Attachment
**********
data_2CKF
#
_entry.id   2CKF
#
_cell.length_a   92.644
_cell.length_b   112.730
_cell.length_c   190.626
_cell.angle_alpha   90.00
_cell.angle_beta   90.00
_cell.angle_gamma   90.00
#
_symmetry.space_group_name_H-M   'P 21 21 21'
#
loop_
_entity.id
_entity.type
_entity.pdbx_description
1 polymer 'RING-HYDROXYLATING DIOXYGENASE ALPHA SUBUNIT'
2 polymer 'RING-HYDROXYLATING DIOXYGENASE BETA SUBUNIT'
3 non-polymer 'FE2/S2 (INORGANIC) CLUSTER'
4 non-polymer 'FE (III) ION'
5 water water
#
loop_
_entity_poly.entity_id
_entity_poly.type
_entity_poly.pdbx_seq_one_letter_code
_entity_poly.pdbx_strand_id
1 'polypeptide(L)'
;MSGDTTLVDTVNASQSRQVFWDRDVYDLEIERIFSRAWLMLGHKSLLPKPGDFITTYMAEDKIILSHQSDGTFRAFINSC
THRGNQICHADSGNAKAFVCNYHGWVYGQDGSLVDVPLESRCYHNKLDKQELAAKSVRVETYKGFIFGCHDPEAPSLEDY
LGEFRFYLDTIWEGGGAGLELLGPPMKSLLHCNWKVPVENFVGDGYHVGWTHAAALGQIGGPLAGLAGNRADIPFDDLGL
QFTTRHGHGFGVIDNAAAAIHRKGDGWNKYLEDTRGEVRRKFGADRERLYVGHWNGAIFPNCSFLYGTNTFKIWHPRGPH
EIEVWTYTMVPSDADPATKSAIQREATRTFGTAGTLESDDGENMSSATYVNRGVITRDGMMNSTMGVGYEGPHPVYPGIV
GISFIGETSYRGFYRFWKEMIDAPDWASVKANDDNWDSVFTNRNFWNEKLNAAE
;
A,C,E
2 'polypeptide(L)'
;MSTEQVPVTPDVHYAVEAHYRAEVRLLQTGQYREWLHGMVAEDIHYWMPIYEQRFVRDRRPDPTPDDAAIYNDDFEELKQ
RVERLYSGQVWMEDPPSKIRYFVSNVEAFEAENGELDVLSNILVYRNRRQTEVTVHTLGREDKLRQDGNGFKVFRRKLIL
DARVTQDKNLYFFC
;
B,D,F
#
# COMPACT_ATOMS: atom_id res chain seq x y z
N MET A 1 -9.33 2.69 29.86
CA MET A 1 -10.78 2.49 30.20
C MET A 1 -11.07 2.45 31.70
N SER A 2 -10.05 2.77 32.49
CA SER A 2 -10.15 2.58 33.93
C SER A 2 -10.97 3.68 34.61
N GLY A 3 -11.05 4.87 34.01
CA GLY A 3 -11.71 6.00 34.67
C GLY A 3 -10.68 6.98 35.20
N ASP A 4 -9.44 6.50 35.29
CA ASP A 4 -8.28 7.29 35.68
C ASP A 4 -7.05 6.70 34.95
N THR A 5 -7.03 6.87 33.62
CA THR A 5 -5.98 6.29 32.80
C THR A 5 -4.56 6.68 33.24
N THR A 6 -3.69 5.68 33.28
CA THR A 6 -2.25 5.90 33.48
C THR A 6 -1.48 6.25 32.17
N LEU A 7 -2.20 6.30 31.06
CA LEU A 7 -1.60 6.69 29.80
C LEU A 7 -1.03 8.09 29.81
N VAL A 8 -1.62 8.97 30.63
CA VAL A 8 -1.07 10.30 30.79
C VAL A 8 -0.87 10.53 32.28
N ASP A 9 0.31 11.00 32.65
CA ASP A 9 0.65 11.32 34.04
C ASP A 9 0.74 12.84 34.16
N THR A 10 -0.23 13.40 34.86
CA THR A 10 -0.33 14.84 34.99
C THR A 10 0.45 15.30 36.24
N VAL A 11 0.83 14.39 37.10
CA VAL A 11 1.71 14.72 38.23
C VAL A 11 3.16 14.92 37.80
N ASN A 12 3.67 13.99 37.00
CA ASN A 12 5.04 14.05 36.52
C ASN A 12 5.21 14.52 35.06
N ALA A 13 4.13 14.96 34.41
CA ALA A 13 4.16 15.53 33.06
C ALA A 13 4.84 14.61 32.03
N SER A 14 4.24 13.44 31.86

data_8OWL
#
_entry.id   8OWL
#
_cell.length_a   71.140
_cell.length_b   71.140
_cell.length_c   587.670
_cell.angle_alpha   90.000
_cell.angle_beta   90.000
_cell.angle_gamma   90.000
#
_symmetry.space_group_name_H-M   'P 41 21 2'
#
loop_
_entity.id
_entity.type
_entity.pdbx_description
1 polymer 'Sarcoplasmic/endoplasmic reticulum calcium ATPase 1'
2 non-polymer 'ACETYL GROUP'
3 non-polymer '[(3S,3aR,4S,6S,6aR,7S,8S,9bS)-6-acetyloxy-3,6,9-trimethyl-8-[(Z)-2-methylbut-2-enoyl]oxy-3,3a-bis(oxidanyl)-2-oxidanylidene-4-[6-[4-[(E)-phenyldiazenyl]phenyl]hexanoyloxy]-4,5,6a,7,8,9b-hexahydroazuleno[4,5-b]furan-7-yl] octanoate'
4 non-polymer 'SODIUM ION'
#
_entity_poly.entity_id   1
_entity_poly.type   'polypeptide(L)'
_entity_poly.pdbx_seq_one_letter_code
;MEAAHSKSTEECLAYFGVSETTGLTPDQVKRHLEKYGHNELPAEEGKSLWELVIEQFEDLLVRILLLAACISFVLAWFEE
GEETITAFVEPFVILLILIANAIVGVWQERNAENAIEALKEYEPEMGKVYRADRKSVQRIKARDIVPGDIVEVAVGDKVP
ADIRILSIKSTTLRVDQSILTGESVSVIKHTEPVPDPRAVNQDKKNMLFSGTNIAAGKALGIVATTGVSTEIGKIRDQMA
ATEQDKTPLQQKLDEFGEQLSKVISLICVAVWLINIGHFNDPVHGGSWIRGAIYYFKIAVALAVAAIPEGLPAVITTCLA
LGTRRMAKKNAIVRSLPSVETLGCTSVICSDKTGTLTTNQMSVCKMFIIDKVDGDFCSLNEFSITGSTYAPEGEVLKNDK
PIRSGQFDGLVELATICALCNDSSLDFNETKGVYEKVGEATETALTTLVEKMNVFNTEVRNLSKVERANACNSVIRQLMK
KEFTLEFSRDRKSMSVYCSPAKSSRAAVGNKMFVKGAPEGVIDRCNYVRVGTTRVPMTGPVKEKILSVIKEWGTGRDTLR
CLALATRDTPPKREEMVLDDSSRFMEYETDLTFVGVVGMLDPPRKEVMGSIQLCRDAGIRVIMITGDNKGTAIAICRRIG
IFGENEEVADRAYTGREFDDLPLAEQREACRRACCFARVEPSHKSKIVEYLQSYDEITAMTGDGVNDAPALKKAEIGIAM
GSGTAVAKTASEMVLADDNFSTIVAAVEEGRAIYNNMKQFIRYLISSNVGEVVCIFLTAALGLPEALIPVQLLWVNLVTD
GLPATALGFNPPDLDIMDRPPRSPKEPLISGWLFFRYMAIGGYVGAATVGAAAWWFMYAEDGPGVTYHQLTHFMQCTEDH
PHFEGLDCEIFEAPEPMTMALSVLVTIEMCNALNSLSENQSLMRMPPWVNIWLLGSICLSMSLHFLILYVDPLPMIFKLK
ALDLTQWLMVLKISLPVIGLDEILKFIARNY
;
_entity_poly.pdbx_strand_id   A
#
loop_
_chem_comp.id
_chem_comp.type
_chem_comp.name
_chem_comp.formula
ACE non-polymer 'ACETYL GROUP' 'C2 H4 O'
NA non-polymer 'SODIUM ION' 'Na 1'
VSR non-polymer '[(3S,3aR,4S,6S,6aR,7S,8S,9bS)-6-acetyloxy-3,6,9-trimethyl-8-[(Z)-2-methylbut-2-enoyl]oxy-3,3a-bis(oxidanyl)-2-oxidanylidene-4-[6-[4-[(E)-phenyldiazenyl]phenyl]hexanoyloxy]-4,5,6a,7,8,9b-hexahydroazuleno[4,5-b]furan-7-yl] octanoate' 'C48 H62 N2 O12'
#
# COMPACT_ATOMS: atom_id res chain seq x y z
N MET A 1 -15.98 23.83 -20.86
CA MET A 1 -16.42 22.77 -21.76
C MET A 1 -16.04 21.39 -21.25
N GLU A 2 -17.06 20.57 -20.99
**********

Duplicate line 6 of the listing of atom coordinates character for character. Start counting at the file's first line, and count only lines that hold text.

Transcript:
_cell.length_b   112.730